1976 was certainly a scary time to be in Chile. In Manuela Martelli’s political thriller Chile ’76, the writer-director focuses on a personal story of one woman’s attempts to help the opposition against Augusto Pinochet. For context, Pinochet was a brutal Chilean Army General that rose to power in a coup (with substantial assistance from the United States) in 1974, with the ostensible goal of ridding the country of leftist influence. Arbitrary arrests and torture ensued in the decades to follow, with a total number of executions thought to exceed 3,000. Despite his regime’s draconian approach, opposition movements also thrived throughout Pinochet’s reign.
There’s more to Carmen (Aline Küppenheim) than meets the eye. On the surface, she’s the bourgeois wife of a successful surgeon. The couple’s status means they are the type of wealthy family that would ostensibly thrive in Pinochet’s government. In response to a favor from her priest, Padre Sánchez (Hugo Medina), Carmen agrees to shelter and nurse back to health Elías (Nicolás Sepúlveda), a young man on the run from the police. The arrangement turns out to be more than she bargained for as she gets entangled in a web of pervasive surveillance set up by Pinochet’s forces.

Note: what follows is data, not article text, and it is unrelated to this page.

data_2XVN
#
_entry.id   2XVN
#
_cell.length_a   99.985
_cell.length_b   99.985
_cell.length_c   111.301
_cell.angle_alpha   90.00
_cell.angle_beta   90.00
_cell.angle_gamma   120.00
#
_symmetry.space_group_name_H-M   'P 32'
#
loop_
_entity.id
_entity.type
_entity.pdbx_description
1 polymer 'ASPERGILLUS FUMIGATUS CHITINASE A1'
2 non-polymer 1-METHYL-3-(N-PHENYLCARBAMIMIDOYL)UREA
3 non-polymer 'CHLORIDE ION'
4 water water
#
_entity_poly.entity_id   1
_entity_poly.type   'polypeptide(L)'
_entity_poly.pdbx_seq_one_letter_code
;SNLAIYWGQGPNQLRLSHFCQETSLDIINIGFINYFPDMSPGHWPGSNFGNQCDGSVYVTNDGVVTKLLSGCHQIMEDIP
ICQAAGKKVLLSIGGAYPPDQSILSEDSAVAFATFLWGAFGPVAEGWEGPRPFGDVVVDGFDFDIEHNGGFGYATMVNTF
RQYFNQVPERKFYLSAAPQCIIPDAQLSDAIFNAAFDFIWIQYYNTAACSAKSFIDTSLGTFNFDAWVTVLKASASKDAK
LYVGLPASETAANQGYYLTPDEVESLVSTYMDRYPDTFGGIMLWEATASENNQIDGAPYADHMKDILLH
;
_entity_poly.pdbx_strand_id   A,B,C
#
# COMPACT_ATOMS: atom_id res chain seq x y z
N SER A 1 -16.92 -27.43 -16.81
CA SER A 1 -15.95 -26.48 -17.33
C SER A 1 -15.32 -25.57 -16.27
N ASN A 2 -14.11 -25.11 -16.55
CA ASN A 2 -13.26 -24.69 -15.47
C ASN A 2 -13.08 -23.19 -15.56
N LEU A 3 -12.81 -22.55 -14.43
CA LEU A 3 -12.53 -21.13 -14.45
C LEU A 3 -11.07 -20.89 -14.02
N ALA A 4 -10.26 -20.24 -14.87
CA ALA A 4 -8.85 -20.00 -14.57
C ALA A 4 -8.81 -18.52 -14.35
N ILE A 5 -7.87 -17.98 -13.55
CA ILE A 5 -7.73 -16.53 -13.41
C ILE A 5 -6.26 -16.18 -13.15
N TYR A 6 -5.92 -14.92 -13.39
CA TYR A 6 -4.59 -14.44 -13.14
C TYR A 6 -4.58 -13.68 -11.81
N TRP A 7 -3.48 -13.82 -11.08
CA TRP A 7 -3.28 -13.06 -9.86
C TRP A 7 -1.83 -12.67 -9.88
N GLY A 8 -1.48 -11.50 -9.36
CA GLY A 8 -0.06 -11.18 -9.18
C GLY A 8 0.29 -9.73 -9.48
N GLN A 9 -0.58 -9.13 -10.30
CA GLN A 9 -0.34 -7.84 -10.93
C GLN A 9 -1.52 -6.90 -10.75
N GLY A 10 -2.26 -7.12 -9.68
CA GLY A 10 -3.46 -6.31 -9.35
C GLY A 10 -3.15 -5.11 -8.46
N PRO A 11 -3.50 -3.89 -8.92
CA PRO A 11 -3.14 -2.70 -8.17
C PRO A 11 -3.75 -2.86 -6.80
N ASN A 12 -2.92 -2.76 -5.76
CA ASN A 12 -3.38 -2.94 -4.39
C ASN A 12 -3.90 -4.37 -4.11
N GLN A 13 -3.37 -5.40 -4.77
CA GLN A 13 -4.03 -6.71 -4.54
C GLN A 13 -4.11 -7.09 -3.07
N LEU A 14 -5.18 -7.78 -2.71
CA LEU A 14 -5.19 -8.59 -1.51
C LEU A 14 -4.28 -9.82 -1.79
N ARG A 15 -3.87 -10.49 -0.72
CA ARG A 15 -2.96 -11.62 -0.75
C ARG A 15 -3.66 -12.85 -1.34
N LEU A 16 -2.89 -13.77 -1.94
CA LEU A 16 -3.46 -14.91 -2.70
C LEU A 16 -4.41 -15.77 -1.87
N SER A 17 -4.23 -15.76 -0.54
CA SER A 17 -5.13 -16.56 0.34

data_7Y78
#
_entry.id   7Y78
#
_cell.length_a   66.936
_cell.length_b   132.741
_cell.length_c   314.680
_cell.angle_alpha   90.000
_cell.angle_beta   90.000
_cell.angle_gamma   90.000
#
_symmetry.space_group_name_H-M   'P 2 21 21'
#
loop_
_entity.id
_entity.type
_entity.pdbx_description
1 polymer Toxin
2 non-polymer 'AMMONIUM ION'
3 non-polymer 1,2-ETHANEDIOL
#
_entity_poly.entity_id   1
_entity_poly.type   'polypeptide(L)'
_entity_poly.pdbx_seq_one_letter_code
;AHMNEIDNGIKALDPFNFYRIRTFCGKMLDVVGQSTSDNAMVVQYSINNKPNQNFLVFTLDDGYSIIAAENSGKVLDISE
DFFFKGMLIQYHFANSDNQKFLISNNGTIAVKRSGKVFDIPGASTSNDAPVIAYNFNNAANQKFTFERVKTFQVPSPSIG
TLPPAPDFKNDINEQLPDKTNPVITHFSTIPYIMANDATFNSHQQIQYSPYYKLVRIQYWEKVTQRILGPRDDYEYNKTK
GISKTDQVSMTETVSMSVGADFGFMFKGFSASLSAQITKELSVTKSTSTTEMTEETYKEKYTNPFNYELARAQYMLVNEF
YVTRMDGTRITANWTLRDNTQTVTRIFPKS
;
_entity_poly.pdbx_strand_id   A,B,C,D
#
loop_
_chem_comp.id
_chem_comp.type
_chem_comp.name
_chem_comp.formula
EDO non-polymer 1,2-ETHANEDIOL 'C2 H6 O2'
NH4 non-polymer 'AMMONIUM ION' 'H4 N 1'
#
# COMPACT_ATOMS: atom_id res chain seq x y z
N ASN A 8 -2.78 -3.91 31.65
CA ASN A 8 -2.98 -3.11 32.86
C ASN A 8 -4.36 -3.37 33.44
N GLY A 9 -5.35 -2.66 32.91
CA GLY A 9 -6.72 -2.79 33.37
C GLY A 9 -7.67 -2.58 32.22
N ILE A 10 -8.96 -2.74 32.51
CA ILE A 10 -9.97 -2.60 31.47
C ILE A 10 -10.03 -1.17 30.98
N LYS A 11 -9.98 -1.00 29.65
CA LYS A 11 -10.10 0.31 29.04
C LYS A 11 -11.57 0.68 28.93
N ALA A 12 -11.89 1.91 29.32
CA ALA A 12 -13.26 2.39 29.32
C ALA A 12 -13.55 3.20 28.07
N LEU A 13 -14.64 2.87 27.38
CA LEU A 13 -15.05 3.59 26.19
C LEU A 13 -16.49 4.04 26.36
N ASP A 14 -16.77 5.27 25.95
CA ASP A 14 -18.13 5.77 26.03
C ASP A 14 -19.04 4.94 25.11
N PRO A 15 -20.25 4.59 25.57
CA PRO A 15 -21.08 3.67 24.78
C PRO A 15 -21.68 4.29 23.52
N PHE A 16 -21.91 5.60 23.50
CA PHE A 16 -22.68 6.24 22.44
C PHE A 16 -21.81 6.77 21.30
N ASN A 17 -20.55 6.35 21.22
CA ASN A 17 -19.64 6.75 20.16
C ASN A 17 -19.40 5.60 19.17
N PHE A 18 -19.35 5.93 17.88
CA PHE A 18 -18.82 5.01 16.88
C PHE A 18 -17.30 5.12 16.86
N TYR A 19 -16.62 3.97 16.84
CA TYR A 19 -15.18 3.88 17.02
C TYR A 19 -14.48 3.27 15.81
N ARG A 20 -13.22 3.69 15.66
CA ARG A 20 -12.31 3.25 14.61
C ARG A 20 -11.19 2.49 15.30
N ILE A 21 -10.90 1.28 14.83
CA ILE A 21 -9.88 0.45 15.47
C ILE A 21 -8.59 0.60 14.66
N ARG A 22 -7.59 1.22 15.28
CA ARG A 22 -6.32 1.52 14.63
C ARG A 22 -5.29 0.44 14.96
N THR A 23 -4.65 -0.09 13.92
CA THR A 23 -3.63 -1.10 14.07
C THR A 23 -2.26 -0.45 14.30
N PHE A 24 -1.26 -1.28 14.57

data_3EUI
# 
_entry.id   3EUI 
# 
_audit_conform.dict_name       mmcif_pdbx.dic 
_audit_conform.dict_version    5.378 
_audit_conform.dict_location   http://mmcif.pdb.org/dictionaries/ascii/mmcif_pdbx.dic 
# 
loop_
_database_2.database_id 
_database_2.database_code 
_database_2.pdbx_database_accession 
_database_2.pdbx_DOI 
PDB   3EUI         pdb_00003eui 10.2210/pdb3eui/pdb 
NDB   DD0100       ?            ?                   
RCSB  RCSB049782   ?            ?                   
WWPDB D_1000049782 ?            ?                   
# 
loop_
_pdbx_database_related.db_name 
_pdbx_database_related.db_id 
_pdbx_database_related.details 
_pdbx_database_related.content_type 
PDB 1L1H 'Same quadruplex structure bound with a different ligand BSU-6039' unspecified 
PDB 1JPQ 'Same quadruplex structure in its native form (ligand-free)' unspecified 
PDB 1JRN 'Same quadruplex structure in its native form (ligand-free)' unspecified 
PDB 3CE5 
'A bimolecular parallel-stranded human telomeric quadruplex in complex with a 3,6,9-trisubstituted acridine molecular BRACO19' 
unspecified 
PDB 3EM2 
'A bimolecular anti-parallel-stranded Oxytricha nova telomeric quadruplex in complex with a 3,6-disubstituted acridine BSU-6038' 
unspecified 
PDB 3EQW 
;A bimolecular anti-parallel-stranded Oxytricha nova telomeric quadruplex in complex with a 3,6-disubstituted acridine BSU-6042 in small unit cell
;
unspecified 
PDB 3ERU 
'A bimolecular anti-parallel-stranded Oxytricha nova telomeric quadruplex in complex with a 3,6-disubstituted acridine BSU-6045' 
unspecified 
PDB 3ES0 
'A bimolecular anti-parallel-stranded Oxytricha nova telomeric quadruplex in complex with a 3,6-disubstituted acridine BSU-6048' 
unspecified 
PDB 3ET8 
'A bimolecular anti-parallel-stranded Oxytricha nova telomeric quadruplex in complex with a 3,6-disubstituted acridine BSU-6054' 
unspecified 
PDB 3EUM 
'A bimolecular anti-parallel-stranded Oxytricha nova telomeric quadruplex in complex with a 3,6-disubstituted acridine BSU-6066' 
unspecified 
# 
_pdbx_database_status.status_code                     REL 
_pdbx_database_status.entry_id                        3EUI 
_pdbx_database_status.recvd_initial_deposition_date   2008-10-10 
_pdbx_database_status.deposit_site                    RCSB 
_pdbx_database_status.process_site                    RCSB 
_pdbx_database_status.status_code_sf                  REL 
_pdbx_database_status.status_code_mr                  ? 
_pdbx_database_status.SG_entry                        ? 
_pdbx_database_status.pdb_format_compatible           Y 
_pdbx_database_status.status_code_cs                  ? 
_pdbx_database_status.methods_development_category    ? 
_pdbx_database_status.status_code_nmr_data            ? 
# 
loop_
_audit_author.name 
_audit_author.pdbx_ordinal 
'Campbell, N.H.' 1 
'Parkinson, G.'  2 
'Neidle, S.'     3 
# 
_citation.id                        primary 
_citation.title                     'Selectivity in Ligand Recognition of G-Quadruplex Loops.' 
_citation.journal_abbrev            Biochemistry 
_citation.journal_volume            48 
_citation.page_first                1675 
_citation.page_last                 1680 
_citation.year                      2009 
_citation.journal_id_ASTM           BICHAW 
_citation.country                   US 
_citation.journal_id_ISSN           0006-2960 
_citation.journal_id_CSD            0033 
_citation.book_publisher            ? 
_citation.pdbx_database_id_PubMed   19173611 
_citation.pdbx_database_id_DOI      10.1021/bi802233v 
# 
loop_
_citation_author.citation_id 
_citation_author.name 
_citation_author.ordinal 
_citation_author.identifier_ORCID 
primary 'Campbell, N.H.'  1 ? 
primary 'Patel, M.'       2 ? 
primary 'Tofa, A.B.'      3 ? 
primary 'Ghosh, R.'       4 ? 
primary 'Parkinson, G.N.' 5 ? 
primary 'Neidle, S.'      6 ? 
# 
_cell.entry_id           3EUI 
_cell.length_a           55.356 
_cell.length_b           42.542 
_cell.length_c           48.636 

Paranoia is a running theme throughout. Is Carmen simply imagining that everyone is listening? Are these random bar patrons Pinochet’s lackeys? Maybe yes, possibly no, but either way, Martelli and co-writer Alejandra Moffat do an admirable job of forcing the audience to engage with these questions. Chile ’76 is told exclusively through the lens of Carmen, and this insular POV is necessary to ratchet up the tension. With the stakes this high, no one can be trusted, and we feel the stress building in our lead, thankfully without any unnecessary exposition.
“…one woman’s attempts to help the opposition against Augusto Pinochet.”
Küppenheim is more than up to the task of carrying the film. I do wish, however, that Martelli had allowed more room for the relationship between Carmen and Elías to grow. There are a few tender scenes between the two, but she could have gone to the well for more, resulting in a missed opportunity for some additional character development. Not only would this have increased our emotional investment, but the stakes of failure would have been that much more poignant.
Mariá Portugal’s score is impossible to ignore. She employs atmospheric, synth-heavy compositions that punctuate the more tense moments. It’s used a bit too frequently, though, and at times I question its overall place in a film that takes place in the 1970s. It feels contemporary, and while I’m aware that was the goal, it’s too strikingly similar to many other film scores today.
Judging by the success of political thrillers on every streaming platform available, it’s easy to imagine the market for Chile ’76. That being said, slow pacing and blink-and-you’ll-miss-it details abound, placing the film in the tradition of foreign arthouse films. The needed historical context (how many Americans remember Pinochet in 2023?) is another aspect that might make this a tougher sell to audiences in the States. But for those willing to give it a shot, there’s a lot to like.
"…Portugal's score is impossible to ignore."